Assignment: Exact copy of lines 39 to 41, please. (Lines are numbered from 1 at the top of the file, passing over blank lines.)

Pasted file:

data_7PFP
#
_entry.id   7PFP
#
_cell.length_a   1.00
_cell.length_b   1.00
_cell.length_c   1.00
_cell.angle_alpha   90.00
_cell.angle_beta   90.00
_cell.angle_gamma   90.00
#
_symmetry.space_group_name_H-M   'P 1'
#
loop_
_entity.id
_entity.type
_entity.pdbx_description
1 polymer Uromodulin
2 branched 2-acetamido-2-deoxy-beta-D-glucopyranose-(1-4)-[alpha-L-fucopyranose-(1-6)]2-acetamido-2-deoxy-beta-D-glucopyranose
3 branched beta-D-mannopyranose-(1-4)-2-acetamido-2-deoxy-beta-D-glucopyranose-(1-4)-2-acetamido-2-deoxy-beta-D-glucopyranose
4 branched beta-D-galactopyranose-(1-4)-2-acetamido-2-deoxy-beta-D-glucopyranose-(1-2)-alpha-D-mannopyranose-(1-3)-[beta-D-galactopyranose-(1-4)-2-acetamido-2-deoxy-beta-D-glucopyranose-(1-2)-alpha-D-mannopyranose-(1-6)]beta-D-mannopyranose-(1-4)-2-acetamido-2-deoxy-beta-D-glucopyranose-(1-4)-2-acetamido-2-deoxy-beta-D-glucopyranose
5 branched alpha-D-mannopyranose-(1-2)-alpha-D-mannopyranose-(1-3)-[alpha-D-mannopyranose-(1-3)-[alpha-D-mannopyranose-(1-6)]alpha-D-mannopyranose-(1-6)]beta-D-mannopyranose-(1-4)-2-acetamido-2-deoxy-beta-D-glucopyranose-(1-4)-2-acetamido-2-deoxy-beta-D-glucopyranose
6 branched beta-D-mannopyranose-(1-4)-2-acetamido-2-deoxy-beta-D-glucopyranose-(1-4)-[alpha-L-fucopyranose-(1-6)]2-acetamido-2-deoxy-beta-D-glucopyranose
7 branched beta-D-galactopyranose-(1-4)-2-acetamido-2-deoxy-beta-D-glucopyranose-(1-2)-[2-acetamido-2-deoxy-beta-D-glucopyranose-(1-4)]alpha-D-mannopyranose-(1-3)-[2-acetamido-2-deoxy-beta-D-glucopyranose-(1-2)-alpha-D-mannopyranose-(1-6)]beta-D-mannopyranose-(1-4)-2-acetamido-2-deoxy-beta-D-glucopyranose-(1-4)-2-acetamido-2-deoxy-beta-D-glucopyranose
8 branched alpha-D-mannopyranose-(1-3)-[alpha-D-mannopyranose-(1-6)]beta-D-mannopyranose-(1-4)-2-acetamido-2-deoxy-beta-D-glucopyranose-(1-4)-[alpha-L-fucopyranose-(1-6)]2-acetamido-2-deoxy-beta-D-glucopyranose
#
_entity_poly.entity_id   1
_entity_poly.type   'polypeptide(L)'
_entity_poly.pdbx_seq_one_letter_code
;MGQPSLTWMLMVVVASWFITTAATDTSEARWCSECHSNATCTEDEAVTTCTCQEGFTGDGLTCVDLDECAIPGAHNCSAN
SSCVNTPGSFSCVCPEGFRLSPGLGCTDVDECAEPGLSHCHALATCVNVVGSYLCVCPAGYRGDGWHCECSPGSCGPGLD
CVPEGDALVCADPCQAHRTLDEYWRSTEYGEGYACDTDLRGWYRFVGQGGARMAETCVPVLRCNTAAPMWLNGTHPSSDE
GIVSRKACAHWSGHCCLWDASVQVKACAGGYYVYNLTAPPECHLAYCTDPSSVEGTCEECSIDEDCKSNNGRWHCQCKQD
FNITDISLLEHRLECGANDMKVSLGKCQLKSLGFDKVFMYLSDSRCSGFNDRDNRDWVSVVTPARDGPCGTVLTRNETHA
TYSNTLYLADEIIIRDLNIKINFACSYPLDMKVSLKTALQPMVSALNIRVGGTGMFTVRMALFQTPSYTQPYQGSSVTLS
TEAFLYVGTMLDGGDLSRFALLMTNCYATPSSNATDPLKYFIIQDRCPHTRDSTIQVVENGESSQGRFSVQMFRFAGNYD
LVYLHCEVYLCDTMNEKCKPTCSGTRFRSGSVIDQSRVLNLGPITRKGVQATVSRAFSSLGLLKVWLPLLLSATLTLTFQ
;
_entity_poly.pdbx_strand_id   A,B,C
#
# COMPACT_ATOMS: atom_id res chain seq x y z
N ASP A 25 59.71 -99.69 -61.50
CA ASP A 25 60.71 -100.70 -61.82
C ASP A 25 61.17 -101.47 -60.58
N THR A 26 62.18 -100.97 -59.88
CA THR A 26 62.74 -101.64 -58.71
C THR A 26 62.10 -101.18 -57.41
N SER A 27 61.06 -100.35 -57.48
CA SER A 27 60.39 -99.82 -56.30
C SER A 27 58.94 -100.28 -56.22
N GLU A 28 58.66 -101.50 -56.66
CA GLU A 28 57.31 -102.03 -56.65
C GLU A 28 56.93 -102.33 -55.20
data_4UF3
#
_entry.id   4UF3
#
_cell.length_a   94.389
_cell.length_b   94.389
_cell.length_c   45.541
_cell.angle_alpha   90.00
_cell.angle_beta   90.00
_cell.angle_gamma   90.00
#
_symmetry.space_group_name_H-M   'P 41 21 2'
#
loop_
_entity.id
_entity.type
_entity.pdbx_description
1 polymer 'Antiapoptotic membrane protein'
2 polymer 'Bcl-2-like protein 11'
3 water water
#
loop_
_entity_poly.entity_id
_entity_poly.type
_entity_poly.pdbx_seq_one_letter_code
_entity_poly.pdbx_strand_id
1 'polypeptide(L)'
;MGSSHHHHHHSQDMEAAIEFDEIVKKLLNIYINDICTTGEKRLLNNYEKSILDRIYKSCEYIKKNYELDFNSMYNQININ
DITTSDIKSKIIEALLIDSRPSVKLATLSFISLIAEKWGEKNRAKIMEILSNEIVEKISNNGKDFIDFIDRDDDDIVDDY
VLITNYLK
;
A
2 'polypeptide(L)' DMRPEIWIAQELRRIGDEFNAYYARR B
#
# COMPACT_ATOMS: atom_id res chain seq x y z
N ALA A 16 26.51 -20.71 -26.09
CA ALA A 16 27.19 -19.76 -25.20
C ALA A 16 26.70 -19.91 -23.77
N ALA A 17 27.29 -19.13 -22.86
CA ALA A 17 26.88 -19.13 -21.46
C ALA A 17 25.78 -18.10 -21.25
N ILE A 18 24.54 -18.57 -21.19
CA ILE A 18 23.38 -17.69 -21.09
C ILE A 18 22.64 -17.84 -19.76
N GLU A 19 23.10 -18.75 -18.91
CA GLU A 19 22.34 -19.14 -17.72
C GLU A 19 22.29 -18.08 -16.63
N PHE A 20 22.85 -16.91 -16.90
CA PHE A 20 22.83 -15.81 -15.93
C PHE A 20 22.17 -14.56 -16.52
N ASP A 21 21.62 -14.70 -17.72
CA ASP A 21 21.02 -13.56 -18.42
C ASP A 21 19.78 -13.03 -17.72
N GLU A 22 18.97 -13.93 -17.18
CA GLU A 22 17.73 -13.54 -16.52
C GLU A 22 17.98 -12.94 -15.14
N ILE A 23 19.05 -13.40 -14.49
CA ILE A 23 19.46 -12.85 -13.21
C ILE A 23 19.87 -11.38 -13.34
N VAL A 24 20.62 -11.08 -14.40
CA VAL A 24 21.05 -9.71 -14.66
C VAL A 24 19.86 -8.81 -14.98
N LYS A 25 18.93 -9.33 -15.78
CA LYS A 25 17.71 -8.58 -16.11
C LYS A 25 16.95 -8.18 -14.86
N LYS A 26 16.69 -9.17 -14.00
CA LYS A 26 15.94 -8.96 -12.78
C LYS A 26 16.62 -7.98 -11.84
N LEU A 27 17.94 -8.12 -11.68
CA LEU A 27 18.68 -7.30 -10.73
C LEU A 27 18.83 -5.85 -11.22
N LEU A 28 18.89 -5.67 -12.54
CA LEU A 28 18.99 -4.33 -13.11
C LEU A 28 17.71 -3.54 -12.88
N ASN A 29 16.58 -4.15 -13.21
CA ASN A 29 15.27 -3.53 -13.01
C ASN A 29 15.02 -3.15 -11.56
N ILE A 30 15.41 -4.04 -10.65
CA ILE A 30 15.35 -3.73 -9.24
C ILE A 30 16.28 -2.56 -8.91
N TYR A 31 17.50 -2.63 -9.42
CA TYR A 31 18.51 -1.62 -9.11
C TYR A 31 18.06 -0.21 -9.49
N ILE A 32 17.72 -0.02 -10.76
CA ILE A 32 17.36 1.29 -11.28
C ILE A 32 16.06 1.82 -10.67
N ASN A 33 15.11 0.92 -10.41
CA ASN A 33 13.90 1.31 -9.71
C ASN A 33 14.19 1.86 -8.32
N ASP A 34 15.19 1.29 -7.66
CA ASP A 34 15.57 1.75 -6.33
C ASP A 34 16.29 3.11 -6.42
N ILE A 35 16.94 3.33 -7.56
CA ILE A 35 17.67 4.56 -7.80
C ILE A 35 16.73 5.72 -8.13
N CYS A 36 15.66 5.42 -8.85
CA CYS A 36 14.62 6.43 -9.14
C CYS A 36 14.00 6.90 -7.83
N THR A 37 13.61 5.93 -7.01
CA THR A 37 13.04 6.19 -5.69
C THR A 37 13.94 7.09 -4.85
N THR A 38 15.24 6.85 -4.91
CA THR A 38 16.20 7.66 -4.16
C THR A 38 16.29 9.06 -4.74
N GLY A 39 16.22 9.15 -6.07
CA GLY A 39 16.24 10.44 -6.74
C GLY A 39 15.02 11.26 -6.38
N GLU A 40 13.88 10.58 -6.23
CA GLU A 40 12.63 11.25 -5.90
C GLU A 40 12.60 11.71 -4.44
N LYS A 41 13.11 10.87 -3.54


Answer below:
_entity_poly.pdbx_strand_id   A,B,C
#
# COMPACT_ATOMS: atom_id res chain seq x y z